Although we left the woods without a bird, it turned out to be an action-packed hunt. We had numerous birds gobbling on the roost not very far away, then had a group of birds come in our direction after flying down. They hung up, but eventually we had a group of 1-year-old toms (called jakes) come in, along with two hens. William got two shots off, but failed to bring down a bird. I would later redeem that hunt by getting what I think was one of those jakes a month later. On  the same piece of property, I had four jakes come in, and was able to get one of them.

I added a Minnesota longbeard to the harvest, and it didn’t even take an hour. I heard a bird gobbling on the roost, then slipped in to about 50-60 yards from the bird. He flew down and came right in. As I stood over the nice tom after pulling the trigger, and my watch read 6:21 a.m.

A wonderful surprise

With the hunt over so fast, I decided to head over to Wisconsin to see if I could fill my other tag. The state went from a series of five-day hunts to seven-day seasons. That meant my Minnesota and Wisconsin seasons overlapped by a day.

So, I registered my Minnesota bird in Red Wing, then crossed the river into Wisconsin. I tried hard to get my second bird, traveling to three different properties. On my last stop, I saw hens but no toms. I decided to try one last spot on this small farm, and saw something brown on the ground in the corner of a field. It turned out to be a morel mushroom. And, there were many more.

I filled my turkey hunting vest with them and headed home with an unexpected bounty.  I ended the day with fried mushrooms, plus a mushroom-and-cheese omelette at the home of Chris Thompson, academic dean at the St. Paul Seminary. He is an avid mushroom hunter, and he almost freaked out when he saw what was in my vest.

Saving the best for last

If someone had told me in early September that I would still be without a deer on Nov. 11, I wouldn’t have believed them. With the archery season beginning in mid September, I figured it wouldn’t be a matter of if I took a deer, but how many.

Yet, there I was in my deer stand on the afternoon of Nov. 11, the last day of the Zone 3A firearms season, hoping I would not get skunked. I had seen very little throughout the gun season, and failed to tag a deer during my numerous trips to the woods, despite hitting two deer with my arrows.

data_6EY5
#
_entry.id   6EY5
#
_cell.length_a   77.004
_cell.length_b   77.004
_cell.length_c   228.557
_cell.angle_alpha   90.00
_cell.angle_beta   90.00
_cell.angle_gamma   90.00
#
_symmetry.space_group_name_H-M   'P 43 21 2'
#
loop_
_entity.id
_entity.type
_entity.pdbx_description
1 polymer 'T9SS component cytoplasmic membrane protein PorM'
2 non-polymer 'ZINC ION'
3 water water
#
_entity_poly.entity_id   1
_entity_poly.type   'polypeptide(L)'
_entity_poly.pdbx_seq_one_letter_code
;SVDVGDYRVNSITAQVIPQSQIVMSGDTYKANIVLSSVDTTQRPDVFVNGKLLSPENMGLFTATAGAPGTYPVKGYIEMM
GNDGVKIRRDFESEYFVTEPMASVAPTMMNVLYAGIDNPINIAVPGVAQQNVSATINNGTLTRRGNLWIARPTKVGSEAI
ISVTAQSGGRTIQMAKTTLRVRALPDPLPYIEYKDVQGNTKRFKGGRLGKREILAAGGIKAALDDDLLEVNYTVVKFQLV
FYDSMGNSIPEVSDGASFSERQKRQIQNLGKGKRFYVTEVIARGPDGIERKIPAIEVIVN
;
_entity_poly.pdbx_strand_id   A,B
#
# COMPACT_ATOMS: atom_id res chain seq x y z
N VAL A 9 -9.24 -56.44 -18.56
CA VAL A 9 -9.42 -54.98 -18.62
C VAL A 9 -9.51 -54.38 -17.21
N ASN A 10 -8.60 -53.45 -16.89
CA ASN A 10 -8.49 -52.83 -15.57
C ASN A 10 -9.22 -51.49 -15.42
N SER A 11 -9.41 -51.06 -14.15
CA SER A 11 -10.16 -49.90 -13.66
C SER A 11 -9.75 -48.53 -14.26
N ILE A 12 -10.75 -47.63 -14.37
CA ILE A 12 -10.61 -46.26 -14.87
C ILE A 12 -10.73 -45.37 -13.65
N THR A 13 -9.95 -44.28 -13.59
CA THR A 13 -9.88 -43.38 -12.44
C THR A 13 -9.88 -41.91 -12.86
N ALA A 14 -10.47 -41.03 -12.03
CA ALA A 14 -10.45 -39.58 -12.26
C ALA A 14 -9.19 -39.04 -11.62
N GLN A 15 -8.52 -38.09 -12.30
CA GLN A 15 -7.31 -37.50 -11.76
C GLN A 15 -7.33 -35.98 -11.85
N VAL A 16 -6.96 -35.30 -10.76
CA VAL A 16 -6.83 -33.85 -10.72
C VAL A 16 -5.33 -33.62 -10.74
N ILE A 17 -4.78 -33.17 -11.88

With gusty northwest winds pounding me all afternoon, it was a test of endurance. But, I still had hope, as the last hour of legal shooting hours can produce strong deer movement.

Sure enough, with only about 10-15 minutes left, a buck appeared out in a picked soybean field 180 yards away. Almost magically, he turned and trotted right to me, stopping and turning broadside at about 70-80 yards. I hit him several times, and when I found him just inside the woods, I realized I had just killed the largest buck of my life. He’s now at the taxidermist, and I can’t wait to see the finished mount.

I give thanks to God for some outstanding memories – and some great food in the freezer. Wild turkey, venison and morel mushrooms – who could ask for more?

 

 

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Big buck appears in season’s final minutes

November 12, 2012

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I was sitting high in a ladder stand yesterday near Red Wing during the final day of the 3A firearms season. In several days afield, including several dawn to dusk sits, I had seen only two deer – a buck that was too small based on the Zone 3, southeast Minnesota four-point antler restriction, and a doe that spooked and ran before I could shoot.

So, it had been a frustrating season. I wasn’t sure I wanted to go out hunting yesterday, but my friend and hunting partner, Bernie Schwab, persuaded me to give it one last try. He was gearing up for an all-day sit. I didn’t know if I wanted to hunt that long.

From the outset, the weather was brutal. It was cold, very windy and it rained some. I couldn’t sit all day, so we got down for lunch and came back at 1:30 for the afternoon sit. In the morning, I had been sitting in the stand  where he had shot a nice 10-pointer the previous weekend, plus seen lots of does. After lunch, I decided to sit in a stand on the far south end of the property that I just put up last year. Bernie saw a buck from it last year, and only sat in it once this year. I thought that might help, as the deer would be less disturbed.
This buck came out with only about 10-15 minutes of shooting light left. I ranged him out in the picked bean field at 180 yards, which would have been a very long shot with a shotgun, and one I would prefer not to take. I decided that I would try it in the last five minutes if he didn’t come in.